Acute coronary syndrome is the name given to types of coronary disease that are associated with a sudden blockage in the blood supply to your heart. Some people have symptoms before they have acute coronary syndrome, but you may not have symptoms until the condition occurs. Some people never have any symptoms. Changes caused by acute coronary syndrome can be seen on an electrocardiogram (ECG) and in blood tests. Acute coronary syndrome is defined by the location of the blockage, length of time the artery is blocked and amount of damage and is defined as:
- Unstable angina: This may be a new symptom or can happen if you have stable angina that changes to unstable angina. You may start to have angina more often, when you are resting, or it may be worse or last longer. The condition can lead to a heart attack. If you have unstable angina, you will need medication, such as nitroglycerin or a procedure to correct the problem.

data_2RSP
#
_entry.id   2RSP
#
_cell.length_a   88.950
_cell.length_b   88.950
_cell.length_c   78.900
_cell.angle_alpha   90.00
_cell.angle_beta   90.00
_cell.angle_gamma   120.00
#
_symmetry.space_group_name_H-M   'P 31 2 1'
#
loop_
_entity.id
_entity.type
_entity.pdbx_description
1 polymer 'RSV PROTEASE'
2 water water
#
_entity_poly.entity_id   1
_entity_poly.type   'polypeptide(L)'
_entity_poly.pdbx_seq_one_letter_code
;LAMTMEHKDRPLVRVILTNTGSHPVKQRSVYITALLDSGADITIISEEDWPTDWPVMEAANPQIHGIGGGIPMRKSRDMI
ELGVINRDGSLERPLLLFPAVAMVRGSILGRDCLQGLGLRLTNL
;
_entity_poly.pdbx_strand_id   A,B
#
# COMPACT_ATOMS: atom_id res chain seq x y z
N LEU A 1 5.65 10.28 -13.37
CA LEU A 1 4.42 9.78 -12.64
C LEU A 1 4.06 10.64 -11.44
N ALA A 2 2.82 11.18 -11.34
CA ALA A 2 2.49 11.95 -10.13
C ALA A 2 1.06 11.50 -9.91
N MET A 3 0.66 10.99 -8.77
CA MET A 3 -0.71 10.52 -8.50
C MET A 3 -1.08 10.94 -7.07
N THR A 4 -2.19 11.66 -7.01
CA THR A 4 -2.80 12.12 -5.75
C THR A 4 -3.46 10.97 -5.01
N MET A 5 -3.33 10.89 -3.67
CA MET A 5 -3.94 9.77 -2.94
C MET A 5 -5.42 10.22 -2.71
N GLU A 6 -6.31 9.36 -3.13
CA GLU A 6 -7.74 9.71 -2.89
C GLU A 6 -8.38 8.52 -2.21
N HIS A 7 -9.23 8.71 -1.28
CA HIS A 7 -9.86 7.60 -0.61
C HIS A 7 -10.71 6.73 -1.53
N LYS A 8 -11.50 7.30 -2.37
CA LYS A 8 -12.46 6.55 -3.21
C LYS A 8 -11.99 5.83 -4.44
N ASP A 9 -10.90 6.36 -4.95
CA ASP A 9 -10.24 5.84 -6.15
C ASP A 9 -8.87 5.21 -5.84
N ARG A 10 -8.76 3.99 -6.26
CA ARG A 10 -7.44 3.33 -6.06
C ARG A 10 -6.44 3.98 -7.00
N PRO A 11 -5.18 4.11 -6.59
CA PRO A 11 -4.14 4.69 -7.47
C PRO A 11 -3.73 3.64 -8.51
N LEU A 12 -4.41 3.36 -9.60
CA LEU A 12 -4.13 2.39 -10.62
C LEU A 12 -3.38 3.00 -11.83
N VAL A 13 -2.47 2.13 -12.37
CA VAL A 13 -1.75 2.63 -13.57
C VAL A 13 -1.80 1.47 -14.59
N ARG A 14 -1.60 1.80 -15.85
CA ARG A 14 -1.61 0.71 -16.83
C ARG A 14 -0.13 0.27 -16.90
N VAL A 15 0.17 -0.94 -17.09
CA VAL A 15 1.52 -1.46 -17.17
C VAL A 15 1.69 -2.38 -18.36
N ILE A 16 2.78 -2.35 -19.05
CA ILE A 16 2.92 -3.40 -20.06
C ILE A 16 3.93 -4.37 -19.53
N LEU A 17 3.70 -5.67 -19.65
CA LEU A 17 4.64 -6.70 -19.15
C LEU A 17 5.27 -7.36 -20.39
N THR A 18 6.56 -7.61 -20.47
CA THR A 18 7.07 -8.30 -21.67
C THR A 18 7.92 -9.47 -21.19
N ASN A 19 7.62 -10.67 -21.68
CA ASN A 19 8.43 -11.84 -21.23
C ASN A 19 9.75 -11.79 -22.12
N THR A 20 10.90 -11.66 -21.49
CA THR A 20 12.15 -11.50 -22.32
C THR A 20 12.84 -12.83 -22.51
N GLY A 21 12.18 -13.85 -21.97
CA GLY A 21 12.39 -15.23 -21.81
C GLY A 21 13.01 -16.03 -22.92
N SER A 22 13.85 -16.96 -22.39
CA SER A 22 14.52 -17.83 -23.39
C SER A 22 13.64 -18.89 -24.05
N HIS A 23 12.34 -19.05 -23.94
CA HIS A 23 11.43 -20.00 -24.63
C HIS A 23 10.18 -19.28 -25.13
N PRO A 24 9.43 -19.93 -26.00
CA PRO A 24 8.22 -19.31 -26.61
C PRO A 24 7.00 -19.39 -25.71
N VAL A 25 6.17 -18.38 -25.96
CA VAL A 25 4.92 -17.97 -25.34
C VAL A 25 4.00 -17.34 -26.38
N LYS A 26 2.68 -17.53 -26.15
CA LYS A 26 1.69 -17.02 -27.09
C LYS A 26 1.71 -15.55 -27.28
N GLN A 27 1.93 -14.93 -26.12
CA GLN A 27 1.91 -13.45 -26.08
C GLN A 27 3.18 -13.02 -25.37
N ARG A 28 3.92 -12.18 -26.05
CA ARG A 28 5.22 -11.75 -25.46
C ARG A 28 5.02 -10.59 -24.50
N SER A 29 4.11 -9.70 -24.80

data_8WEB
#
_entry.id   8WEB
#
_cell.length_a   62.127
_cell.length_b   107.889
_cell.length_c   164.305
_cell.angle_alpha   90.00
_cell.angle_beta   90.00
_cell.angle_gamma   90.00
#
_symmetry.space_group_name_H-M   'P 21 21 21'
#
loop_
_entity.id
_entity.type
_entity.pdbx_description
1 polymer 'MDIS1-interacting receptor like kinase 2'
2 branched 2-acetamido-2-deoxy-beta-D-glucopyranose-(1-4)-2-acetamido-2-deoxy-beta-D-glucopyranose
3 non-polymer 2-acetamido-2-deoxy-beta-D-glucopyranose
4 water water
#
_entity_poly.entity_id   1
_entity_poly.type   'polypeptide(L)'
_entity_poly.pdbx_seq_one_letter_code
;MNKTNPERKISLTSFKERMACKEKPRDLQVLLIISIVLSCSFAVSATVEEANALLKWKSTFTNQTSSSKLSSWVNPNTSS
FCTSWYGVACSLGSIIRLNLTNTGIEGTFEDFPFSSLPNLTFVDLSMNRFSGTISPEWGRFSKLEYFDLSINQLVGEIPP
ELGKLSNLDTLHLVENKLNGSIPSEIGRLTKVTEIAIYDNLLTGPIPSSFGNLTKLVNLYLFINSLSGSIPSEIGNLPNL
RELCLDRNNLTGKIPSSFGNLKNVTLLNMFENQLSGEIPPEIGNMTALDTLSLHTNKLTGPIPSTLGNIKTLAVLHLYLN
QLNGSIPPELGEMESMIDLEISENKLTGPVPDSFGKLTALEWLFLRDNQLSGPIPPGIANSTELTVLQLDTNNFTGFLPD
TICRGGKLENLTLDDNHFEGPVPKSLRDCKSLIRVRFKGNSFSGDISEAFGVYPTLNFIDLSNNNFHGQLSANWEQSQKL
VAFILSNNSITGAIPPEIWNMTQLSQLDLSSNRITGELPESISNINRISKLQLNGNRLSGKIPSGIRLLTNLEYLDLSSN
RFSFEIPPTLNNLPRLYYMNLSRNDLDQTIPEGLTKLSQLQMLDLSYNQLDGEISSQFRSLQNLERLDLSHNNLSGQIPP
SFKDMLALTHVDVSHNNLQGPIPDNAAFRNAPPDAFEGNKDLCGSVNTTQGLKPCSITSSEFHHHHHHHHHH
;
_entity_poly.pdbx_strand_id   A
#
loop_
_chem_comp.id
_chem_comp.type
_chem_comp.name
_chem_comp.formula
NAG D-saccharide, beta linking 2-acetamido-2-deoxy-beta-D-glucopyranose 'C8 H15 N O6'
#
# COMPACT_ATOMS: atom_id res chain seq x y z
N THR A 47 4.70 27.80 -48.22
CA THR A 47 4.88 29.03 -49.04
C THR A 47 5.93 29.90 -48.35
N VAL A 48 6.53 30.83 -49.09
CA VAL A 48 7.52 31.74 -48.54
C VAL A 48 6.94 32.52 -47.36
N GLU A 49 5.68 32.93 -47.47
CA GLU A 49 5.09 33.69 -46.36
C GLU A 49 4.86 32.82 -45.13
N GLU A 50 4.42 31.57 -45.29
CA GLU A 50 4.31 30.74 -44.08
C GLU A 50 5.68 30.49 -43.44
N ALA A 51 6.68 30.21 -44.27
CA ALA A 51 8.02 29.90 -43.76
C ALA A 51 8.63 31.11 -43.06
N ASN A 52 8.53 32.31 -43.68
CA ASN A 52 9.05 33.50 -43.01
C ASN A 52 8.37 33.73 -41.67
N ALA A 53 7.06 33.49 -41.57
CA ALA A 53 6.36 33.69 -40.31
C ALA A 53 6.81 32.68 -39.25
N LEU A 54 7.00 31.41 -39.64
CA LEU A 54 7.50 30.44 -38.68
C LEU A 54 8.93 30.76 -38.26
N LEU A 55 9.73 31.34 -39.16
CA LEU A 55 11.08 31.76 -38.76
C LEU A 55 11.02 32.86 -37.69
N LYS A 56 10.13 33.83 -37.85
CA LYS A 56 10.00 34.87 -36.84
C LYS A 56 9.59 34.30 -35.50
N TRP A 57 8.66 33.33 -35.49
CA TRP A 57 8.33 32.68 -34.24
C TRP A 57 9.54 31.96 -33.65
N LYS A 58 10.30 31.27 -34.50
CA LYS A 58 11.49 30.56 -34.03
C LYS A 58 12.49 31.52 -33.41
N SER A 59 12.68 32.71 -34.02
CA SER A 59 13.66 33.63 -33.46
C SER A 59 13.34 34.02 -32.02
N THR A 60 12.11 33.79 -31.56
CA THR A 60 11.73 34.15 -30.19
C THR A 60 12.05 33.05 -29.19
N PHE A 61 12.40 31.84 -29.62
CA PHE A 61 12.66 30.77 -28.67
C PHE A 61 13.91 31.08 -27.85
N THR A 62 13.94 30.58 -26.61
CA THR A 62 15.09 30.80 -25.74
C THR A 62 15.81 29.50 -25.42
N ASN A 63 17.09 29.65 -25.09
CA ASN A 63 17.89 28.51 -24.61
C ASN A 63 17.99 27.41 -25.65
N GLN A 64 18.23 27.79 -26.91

- Non-ST segment elevation myocardial infarction (NSTEMI): This is a type of heart attack (MI) that does not cause major changes on an ECG. But, a blood test will show that there is damage to your heart muscle.
- ST segment elevation myocardial infarction (STEMI): This type of heart attack (MI) is caused by a sudden blockage of the blood supply to the heart.
These are life-threatening conditions that require emergency medical care.